A doctor injecting a senior with a vaccine booster shot

Residents of nursing homes largely aren’t up to date on their COVID-19 shots, and the uptake decline compared to earlier in the pandemic is significant, according to a report from the US Centers for Disease Control and Prevention (CDC). 

Even though older adults have a higher risk of severe infection from COVID-19 and the virus has spread rampantly among people in nursing homes, the report said only 40.5% of residents had up-to-date shots (or boosters). Data was published in the Morbidity and Mortality Weekly Report published on April 18. 

Details in the report included recent virus activity and vaccination in American nursing homes between October 2023 through February 2024. That’s well after the vaccine emerged at the end of 2020. Other recent reports have found the same trend: Fewer older adults are getting COVID-19 vaccines or staying up to date on them than they were earlier during the pandemic.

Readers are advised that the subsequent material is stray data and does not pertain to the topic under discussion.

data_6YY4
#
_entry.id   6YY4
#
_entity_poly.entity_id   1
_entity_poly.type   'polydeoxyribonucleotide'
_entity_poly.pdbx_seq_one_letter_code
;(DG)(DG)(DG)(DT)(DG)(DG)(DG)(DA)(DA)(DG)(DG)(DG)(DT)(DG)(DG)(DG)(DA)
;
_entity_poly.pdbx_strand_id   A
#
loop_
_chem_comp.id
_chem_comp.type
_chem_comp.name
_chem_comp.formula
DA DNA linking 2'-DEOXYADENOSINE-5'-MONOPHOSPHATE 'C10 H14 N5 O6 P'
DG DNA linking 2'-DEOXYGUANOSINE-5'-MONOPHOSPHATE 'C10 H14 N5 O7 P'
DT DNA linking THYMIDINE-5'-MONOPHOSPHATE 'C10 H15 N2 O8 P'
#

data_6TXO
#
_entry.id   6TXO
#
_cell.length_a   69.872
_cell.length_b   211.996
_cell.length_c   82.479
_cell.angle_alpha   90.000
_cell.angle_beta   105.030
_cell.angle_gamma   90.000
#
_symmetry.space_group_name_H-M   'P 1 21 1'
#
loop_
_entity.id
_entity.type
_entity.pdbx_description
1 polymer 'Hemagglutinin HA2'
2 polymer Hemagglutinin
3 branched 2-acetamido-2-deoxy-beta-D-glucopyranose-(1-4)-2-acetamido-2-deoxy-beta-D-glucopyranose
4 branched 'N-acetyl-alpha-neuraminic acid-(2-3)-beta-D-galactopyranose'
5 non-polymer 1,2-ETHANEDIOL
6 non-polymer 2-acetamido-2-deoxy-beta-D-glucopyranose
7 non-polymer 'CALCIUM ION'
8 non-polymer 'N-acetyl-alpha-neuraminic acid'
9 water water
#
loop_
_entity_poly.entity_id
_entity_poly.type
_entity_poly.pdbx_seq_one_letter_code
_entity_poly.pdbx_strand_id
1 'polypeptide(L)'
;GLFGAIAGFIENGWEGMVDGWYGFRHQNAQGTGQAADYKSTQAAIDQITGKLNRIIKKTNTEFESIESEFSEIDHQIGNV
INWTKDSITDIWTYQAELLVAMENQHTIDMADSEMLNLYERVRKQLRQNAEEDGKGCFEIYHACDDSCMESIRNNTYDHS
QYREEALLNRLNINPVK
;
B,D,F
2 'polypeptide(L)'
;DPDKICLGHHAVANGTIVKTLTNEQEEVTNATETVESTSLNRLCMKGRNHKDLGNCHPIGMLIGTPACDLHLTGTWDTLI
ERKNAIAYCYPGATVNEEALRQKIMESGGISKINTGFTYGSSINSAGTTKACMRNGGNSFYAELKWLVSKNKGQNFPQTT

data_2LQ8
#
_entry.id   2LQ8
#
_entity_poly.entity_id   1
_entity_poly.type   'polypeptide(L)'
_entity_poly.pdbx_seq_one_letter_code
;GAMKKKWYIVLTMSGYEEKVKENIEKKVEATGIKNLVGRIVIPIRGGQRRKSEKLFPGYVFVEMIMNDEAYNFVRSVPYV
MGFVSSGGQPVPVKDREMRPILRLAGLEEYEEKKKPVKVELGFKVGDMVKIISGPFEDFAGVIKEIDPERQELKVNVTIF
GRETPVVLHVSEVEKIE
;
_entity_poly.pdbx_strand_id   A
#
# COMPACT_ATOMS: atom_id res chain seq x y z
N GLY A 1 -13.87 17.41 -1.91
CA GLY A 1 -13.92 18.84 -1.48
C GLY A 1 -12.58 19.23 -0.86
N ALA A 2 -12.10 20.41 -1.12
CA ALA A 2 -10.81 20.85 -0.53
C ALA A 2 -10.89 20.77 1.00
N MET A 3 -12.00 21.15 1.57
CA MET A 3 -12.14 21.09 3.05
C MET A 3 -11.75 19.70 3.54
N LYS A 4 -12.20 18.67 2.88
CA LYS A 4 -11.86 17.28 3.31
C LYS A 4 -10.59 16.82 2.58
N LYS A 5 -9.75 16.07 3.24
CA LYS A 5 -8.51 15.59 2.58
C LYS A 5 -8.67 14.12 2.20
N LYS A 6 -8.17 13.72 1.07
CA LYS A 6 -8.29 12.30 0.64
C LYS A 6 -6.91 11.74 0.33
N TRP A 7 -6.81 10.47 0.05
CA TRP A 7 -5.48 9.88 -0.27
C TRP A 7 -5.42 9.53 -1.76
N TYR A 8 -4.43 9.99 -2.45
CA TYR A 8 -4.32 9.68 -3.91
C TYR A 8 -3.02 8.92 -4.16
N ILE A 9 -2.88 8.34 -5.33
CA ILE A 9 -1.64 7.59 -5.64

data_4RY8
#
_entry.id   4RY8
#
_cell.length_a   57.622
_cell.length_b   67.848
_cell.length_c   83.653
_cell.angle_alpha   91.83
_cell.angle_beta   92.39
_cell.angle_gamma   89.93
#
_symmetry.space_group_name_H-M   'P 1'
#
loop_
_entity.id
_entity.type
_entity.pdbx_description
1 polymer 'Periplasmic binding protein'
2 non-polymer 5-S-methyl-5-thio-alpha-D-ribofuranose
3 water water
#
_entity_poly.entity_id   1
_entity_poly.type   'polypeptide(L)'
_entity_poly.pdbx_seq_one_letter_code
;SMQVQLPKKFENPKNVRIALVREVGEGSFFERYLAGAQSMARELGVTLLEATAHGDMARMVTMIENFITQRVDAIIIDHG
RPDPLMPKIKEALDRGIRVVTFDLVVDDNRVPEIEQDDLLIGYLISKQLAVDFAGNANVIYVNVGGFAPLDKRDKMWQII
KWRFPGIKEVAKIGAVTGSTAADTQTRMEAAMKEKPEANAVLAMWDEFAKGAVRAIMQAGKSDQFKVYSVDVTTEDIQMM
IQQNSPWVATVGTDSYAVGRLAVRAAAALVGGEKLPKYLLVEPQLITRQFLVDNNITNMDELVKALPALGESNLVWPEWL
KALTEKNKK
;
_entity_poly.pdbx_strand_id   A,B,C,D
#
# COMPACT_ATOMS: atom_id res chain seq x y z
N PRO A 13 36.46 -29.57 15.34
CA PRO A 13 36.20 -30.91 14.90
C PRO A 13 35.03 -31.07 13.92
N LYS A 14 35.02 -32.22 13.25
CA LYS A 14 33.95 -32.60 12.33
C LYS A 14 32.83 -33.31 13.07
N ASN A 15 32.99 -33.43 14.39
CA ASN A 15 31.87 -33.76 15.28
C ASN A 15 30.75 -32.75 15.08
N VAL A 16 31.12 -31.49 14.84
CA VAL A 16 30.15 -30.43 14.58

The area with the fewest compliant nursing home residents was the South, where 32.4% of older adults have opted to get the shot, while 47.3% older adults at nursing homes in the Northeast have stayed up to date.

“This finding indicates that an important prevention tool is being underutilized in this population,” the authors said.

In February this year, the CDC urged older adults over 65 to get one additional dose of an updated COVID-19 vaccine at least four months after getting the last one.

The report also found that infection with the SARS-CoV-2 virus ranged from 61.4 per 10,000 nursing home residents during the week ending February 11, 2024, to 133.8 per 10,000 during the week ending Dec. 3, 2023. Cumulatively, the weekly infection rate and rates of hospitalization from COVID-19 were both highest in the Midwest region and lowest in the South during that time frame.

The news comes a few weeks after the US Food and Drug Administration fast-tracked a monoclonal antibody treatment designed to protect immunocompromised individuals over the age of 12 against COVID-19.